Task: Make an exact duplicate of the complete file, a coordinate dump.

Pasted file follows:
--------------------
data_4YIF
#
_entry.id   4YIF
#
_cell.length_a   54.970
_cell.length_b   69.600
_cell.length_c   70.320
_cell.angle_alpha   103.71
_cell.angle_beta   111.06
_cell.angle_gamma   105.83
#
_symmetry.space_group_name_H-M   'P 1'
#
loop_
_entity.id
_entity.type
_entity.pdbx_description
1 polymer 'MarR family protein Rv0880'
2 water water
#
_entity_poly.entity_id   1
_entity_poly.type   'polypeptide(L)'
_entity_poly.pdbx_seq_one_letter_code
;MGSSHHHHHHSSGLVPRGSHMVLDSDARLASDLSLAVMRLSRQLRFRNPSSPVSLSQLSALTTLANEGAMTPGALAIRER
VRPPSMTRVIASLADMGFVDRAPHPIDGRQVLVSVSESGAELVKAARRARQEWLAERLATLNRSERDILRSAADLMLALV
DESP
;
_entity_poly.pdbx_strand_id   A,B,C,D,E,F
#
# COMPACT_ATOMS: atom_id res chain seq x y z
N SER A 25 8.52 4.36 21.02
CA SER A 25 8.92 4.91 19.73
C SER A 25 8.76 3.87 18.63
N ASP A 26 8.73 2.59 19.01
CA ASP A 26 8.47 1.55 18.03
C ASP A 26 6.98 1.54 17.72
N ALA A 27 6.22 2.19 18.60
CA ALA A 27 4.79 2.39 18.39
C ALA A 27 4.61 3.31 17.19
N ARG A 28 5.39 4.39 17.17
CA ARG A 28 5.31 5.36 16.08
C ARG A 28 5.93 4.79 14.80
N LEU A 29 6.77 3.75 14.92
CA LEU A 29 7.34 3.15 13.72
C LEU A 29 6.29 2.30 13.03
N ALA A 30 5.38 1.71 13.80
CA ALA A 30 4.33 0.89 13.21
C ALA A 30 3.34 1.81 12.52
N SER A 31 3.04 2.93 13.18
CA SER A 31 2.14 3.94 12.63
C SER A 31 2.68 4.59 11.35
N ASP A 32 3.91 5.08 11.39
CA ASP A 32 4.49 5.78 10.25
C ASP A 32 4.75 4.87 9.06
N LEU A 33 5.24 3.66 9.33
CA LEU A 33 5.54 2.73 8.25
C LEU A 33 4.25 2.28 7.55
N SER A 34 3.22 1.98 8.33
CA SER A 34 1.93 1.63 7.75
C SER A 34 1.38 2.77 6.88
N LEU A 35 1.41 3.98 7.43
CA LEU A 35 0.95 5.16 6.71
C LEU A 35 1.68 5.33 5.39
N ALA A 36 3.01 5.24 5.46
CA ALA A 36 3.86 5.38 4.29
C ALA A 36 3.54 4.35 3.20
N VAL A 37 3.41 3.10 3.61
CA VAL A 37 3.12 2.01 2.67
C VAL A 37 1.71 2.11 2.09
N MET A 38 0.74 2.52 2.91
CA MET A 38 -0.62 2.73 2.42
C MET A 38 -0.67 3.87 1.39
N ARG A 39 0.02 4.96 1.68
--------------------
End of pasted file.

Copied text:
data_4YIF
#
_entry.id   4YIF
#
_cell.length_a   54.970
_cell.length_b   69.600
_cell.length_c   70.320
_cell.angle_alpha   103.71
_cell.angle_beta   111.06
_cell.angle_gamma   105.83
#
_symmetry.space_group_name_H-M   'P 1'
#
loop_
_entity.id
_entity.type
_entity.pdbx_description
1 polymer 'MarR family protein Rv0880'
2 water water
#
_entity_poly.entity_id   1
_entity_poly.type   'polypeptide(L)'
_entity_poly.pdbx_seq_one_letter_code
;MGSSHHHHHHSSGLVPRGSHMVLDSDARLASDLSLAVMRLSRQLRFRNPSSPVSLSQLSALTTLANEGAMTPGALAIRER
VRPPSMTRVIASLADMGFVDRAPHPIDGRQVLVSVSESGAELVKAARRARQEWLAERLATLNRSERDILRSAADLMLALV
DESP
;
_entity_poly.pdbx_strand_id   A,B,C,D,E,F
#
# COMPACT_ATOMS: atom_id res chain seq x y z
N SER A 25 8.52 4.36 21.02
CA SER A 25 8.92 4.91 19.73
C SER A 25 8.76 3.87 18.63
N ASP A 26 8.73 2.59 19.01
CA ASP A 26 8.47 1.55 18.03
C ASP A 26 6.98 1.54 17.72
N ALA A 27 6.22 2.19 18.60
CA ALA A 27 4.79 2.39 18.39
C ALA A 27 4.61 3.31 17.19
N ARG A 28 5.39 4.39 17.17
CA ARG A 28 5.31 5.36 16.08
C ARG A 28 5.93 4.79 14.80
N LEU A 29 6.77 3.75 14.92
CA LEU A 29 7.34 3.15 13.72
C LEU A 29 6.29 2.30 13.03
N ALA A 30 5.38 1.71 13.80
CA ALA A 30 4.33 0.89 13.21
C ALA A 30 3.34 1.81 12.52
N SER A 31 3.04 2.93 13.18
CA SER A 31 2.14 3.94 12.63
C SER A 31 2.68 4.59 11.35
N ASP A 32 3.91 5.08 11.39
CA ASP A 32 4.49 5.78 10.25
C ASP A 32 4.75 4.87 9.06
N LEU A 33 5.24 3.66 9.33
CA LEU A 33 5.54 2.73 8.25
C LEU A 33 4.25 2.28 7.55
N SER A 34 3.22 1.98 8.33
CA SER A 34 1.93 1.63 7.75
C SER A 34 1.38 2.77 6.88
N LEU A 35 1.41 3.98 7.43
CA LEU A 35 0.95 5.16 6.71
C LEU A 35 1.68 5.33 5.39
N ALA A 36 3.01 5.24 5.46
CA ALA A 36 3.86 5.38 4.29
C ALA A 36 3.54 4.35 3.20
N VAL A 37 3.41 3.10 3.61
CA VAL A 37 3.12 2.01 2.67
C VAL A 37 1.71 2.11 2.09
N MET A 38 0.74 2.52 2.91
CA MET A 38 -0.62 2.73 2.42
C MET A 38 -0.67 3.87 1.39
N ARG A 39 0.02 4.96 1.68